Flash fiction #20

Marissa and I had come to this pool often. Since we were little girls and our mothers brought us here. We would come and swim and eat. We would spend all of our summer days at this beach. As adults we didn’t spend everyday. But when we did come down here we spent the whole day. The pool was a wonderful blue and sat in this cave on our favorite beach. Occasionally we swam directly in the ocean. Today we ventured out into the sun and water.

As we began to venture further into the water. It was a little rough today. The coral here was beautiful. One of the best parts of going into the ocean was being able to see the fish and other creatures that lived in the coral beds. After we had been swimming for about an hour we wanted to head back up to eat. Making certain we didn’t hit the coral, we turned around and headed back. As Marissa was turning she accidentally hit her leg on the coral. Although she had tried to miss it, the swell of the ocean brought her down onto the coral. Blood began to seep out of her leg. As the water moved and moved the blood away from her leg I saw something odd on her leg. Under her skin she had shiny, green scales like a fish. I thought I was imagining things. Fish scales, ok. This girl that I had known my whole life had fish scales on her legs. Maybe it was the sun, water, and hunger playing tricks on me.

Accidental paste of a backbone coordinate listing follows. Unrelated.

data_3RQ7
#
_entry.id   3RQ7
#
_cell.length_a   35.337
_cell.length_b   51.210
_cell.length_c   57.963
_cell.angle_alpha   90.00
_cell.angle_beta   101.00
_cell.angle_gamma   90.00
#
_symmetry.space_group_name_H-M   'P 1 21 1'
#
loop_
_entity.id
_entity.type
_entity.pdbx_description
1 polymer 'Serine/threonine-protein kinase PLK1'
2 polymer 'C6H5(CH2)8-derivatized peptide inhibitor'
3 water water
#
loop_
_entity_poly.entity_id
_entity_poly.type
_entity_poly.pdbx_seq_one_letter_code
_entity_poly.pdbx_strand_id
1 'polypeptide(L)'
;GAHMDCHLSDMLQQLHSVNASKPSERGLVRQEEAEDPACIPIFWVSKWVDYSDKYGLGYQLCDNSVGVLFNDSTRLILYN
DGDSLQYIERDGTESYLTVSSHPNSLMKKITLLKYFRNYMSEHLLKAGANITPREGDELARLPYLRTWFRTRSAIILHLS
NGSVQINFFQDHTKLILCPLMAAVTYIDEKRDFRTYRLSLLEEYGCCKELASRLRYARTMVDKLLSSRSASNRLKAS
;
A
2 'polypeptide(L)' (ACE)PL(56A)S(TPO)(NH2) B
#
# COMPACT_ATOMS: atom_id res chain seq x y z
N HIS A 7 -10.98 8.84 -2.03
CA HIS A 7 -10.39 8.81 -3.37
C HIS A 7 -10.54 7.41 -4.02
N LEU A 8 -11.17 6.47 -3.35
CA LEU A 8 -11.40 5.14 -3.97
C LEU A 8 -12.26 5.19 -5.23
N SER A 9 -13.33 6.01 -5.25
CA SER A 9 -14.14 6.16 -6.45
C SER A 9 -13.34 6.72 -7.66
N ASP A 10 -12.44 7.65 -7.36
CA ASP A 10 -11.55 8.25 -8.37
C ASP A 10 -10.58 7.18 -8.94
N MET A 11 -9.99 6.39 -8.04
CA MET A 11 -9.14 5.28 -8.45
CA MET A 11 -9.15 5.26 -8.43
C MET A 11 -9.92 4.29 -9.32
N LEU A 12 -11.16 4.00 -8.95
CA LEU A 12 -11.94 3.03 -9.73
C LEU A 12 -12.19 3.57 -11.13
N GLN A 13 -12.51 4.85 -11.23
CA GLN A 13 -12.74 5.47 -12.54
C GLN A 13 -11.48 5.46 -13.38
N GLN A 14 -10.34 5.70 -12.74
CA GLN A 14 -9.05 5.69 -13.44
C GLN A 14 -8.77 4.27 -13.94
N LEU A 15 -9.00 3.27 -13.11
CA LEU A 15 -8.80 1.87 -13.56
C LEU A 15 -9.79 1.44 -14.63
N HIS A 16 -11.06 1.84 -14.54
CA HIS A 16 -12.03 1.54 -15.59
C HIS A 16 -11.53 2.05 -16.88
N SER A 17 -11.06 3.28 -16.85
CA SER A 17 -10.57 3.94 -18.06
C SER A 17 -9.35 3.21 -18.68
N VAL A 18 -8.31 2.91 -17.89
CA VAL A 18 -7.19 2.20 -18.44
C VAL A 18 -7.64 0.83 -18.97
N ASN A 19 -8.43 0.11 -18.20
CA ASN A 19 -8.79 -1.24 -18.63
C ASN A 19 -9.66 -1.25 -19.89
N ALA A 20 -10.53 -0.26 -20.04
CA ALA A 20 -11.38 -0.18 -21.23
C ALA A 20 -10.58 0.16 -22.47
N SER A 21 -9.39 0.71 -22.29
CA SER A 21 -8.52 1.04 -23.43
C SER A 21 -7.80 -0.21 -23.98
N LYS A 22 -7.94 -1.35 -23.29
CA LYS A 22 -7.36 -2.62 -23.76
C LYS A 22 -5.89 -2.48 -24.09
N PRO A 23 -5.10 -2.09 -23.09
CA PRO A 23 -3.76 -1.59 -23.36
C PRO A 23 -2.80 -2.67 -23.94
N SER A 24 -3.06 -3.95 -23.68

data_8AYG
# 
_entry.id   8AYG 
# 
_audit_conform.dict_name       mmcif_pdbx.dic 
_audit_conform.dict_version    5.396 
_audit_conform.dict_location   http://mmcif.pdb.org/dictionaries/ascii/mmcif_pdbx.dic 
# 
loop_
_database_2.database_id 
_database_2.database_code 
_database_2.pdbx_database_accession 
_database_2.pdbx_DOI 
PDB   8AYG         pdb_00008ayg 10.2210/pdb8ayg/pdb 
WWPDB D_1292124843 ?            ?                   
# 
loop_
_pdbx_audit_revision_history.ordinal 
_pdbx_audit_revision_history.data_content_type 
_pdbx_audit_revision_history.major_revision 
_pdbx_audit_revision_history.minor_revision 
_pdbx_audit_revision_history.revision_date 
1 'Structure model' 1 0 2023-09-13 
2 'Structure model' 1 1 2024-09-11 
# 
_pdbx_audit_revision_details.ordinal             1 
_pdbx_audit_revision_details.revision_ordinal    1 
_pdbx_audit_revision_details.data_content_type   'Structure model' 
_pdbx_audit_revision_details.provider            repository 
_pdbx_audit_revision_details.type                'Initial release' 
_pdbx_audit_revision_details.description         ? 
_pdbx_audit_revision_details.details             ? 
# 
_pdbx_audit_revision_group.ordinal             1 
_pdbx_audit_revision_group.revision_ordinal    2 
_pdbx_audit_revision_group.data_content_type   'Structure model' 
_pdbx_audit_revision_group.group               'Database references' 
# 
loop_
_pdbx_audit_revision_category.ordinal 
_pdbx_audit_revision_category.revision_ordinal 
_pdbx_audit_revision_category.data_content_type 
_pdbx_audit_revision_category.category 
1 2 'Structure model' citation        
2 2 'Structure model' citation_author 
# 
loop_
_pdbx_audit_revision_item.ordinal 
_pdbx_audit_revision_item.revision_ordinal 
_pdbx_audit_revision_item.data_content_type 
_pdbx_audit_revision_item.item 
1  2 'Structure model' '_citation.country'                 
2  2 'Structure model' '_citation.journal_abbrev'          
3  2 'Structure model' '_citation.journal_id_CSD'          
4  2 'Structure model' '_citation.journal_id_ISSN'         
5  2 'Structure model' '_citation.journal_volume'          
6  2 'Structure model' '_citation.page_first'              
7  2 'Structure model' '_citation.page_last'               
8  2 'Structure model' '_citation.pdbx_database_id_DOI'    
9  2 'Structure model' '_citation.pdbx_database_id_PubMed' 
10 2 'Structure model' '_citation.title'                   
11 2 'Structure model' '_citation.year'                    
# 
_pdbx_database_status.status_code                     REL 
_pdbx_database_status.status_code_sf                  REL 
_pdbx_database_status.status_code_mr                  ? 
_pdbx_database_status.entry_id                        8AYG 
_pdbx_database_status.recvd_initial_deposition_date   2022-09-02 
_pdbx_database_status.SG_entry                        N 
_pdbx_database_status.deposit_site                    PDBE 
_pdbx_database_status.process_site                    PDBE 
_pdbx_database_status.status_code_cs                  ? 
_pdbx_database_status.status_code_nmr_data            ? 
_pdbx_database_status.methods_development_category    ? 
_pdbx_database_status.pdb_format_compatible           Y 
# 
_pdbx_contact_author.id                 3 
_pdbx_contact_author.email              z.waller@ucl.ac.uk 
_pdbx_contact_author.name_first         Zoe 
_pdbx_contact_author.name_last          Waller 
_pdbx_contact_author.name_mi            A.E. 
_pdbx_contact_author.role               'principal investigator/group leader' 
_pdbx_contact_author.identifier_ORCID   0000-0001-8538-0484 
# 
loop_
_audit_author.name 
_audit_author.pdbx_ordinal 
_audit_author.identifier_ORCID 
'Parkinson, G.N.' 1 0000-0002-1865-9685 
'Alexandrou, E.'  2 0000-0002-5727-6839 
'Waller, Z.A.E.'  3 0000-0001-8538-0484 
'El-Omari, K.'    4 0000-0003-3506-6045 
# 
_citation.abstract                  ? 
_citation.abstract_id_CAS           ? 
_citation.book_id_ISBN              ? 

Flash Fiction #19

I stood on the main bridge looking up through the large leaves. I had never seen a city this big in the trees. Lillian had always told me stories of the city in the trees, but I didn’t believe her. It seemed like a fairytale. Being here made it clear that it was a fairytale. It was real but dreamlike. The sun coming through the trees left shadows on the ground that moved with the wind. As I made my way down the main thoroughfare I examined the buildings that were in the trees. From a distance it was difficult to differentiate between houses and shops. Most of the shops seemed to be at my level and the level right above where I was. The houses were much higher in the trees. They were several shades of green and brown.

I stopped at a building with a plaque that read Apothecary. I had been traveling for months and was running low on some of my salves and powders. There was a bell above the door that rang as I entered. Inside was well-lit for a building in a tree. As I began to look around a small women started to descend the ladder that was in the back of the shop. I hadn’t noticed from the outside that there were two stories.

Flash Fiction #18

There were 10 lined up there. 10? Had I really drank that many tonight. The bar was loud and dark. As I looked around I couldn’t see anyone that I recognized. Where did Jessie go? Weren’t we just talking?

At the other end of the bar there was a woman who I am sure I had seen somewhere. Her name floated on the edge of my memory just out of reach. She had bright red hair and light eyes. I couldn’t tell how tall she was from where I was sitting but she didn’t look to be tall at all.

I scanned the bar again looking for Jessie. I still didn’t see her. The next thing I thought to look for was my phone. As I patted myself down I noticed the red-head move from her spot. I am not sure why I was tracking her.